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HomemicontactContact Lens Technology: Fifty Years On

Contact Lens Technology: Fifty Years On

Watching the evolution in contact lens materials and the shift in prescribing habits globally, or in a given market, sure is interesting.

It’s hard to believe that it’s 50 years since the first soft contact lenses (CLs) became available. Although not yet in practise in those early days, I well recall the first lenses in our family practice.

Today, we have high-Dk, silicone-hydrogel and RGP lenses. Adequate oxygen supply to the cornea is rarely an issue

My dad, Sid Saks, a CL pioneer, started fitting PMMA hard lenses in 1957. In the 1970s, they started fitting the relatively thick HEMA 38% low water content soft lenses and, soon after, it became evident something was amiss. Previously stable patients started presenting with increased myopia, a condition we subsequently labelled Soft Lens Induced Myopia (SLIM). This lens-induced myopic shift was reversible on cessation of wear (or later, by refitting into higher water content lenses with greater oxygen transmissibility).

Practising in the rarefied atmosphere of the highveld of Pretoria South Africa – at 1,400m above sea level – the physiological challenges of PMMA and HEMA38 lenses became evident faster, and to a greater degree than at sea level. My father, brotherin- law and uncle, presented a series of cases showing the existence, and reversible nature, of SLIM. It was deduced that SLIM was due to hypoxia and resultant corneal steepening from oedema. Brien Holden told me he believed this seminal work was the first to clinically show the effect of HEMA38 on refractive changes.

I was fortunate to practise in the early days of rigid gas permeable lenses (RGPs) – in the form of Polycon and Boston materials – and also the advent of 60% water content soft lenses and ultra-thin HEMA38, which alleviated many of the hypoxia-related problems.

Today, we have high-Dk, silicone-hydrogel and RGP lenses. Adequate oxygen supply to the cornea is rarely an issue, but we still see some cases with scleral lenses.

The evolution continues.


Speaking of evolution, for the past 21 years, leading CL researchers – backed by data from practitioners around the world – have come up with an annual paper that presents a snapshot of contact lens prescribing trends. The most recently published version, International Contact Lens Prescribing 2021,1 provides a variety of interesting data snapshots and trends.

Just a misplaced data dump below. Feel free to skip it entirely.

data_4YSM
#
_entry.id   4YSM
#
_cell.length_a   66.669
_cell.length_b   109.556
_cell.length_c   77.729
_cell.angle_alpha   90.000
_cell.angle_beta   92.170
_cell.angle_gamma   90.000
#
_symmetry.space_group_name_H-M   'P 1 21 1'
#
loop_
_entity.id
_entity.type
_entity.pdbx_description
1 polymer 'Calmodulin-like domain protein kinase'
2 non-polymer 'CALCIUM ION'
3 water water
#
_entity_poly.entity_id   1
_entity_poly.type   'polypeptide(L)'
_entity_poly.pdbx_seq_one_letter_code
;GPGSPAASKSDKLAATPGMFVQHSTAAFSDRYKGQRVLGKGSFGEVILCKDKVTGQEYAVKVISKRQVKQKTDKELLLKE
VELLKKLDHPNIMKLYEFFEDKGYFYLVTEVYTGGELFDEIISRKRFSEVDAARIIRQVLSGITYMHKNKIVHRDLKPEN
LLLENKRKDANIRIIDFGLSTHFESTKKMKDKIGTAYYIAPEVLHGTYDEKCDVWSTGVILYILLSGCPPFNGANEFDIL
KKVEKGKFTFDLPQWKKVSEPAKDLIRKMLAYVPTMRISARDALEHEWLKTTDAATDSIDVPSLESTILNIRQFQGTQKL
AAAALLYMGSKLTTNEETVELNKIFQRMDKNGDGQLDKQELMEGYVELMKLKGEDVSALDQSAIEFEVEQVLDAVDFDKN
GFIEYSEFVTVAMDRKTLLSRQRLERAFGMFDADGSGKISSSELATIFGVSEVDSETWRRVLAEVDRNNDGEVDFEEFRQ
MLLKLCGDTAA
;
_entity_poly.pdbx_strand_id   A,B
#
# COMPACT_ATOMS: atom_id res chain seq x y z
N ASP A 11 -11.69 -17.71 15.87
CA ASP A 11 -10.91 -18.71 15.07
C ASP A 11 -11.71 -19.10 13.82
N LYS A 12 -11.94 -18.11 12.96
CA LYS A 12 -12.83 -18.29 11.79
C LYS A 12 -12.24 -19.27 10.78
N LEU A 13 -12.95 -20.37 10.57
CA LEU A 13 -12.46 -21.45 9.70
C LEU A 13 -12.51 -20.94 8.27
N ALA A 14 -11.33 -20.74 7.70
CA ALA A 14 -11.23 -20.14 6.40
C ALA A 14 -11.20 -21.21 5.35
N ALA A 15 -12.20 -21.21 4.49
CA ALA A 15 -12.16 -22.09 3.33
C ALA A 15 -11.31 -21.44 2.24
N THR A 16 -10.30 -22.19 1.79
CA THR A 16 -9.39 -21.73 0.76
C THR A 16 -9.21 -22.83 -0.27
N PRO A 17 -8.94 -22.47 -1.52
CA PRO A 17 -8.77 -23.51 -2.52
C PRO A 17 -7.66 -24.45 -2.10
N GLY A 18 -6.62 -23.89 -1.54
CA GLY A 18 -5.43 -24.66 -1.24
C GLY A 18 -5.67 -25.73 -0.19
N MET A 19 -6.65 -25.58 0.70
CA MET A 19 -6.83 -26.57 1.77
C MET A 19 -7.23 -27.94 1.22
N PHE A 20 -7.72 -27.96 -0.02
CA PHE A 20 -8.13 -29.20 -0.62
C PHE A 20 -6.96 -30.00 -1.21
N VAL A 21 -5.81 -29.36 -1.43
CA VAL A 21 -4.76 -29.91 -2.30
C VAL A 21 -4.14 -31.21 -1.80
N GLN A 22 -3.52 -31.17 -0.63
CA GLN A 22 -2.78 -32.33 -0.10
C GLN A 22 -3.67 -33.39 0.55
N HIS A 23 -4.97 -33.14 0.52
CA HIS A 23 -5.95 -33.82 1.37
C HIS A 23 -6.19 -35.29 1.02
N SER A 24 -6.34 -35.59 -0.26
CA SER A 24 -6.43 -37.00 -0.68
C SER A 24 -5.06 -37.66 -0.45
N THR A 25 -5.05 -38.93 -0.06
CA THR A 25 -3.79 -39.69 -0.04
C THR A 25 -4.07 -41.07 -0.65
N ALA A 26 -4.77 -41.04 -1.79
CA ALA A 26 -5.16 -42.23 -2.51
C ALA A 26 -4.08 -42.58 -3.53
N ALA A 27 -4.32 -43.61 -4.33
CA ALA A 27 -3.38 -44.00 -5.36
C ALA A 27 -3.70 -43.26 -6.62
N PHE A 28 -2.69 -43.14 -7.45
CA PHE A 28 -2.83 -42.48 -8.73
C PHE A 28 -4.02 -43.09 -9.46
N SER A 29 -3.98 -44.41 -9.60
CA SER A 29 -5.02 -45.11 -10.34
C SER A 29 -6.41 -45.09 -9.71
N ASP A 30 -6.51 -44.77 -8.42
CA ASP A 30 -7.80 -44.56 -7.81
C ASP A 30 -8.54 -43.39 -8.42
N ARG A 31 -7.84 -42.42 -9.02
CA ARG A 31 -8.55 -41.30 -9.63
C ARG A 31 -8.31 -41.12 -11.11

In the 2002 study,2 only around 10% of CLs fitted in Australia were silicone hydrogels (SiHy). Daily disposables (DD) also accounted for a similarly low percentage.

By contrast, in the 2021 report, 45% of fittings were DD SiHy. Another 6% were DD hydrogels, and 20% were reusable SiHy lenses. I was amazed to see 7% of fittings were extended wear soft lenses.

RGP fits, including orthokeratology (Ortho-K), impressively accounted for 20% in Australia, which was eclipsed by 57% RGP/Ortho-K fittings in the Netherlands. New Zealand continues to impress with 20% RGP fits (excluding Ortho-K).

Among soft lenses fitted in Australia, 87% were SiHy materials and 69% DDs. As one would expect (based on the incidence of astigmatism), toric lens fits were in the 40% range. In presbyopic soft lens wearers, 44% wore multifocals with 25% in monovision. For RGPs, I was surprised to see that 22% were sclerals.

I’d like to think I’ve had some influence on the increased prescribing of RGPs, DDs and SiHy lenses, in our region and others.

Along with others, I’ve provided data for this research over many years. I hasten to add that this data is not necessarily fully representative of the whole market, or a given country – it’s make-up can be skewed by specific patient/practitioner subsets, conditions and areas of speciality. A keratoconus expert, for example, might report a high number of RGPs (including sclerals) while someone else collecting data in the same city might predominantly prescribe soft lenses.

In the Netherlands, 247 practitioners reported 57% RGP fits, while in Japan, 3,275 practitioners reported 89% soft lenses, which is close to global soft lens fits of 86%.

Overall, as alluded to by the study authors, one hopes that individual variations are diluted in a large dataset.

In 2021, Australia led the pack with 4% of soft lens fits for myopia control.

I think we’ll see a significant global increase in coming years.


  1. www.clspectrum.com/issues/2022/january-2022/international-contact-lens-prescribing-in-2021
  2. www.clspectrum.com/issues/2003/january-2003/international-contact-lens-prescribing-2002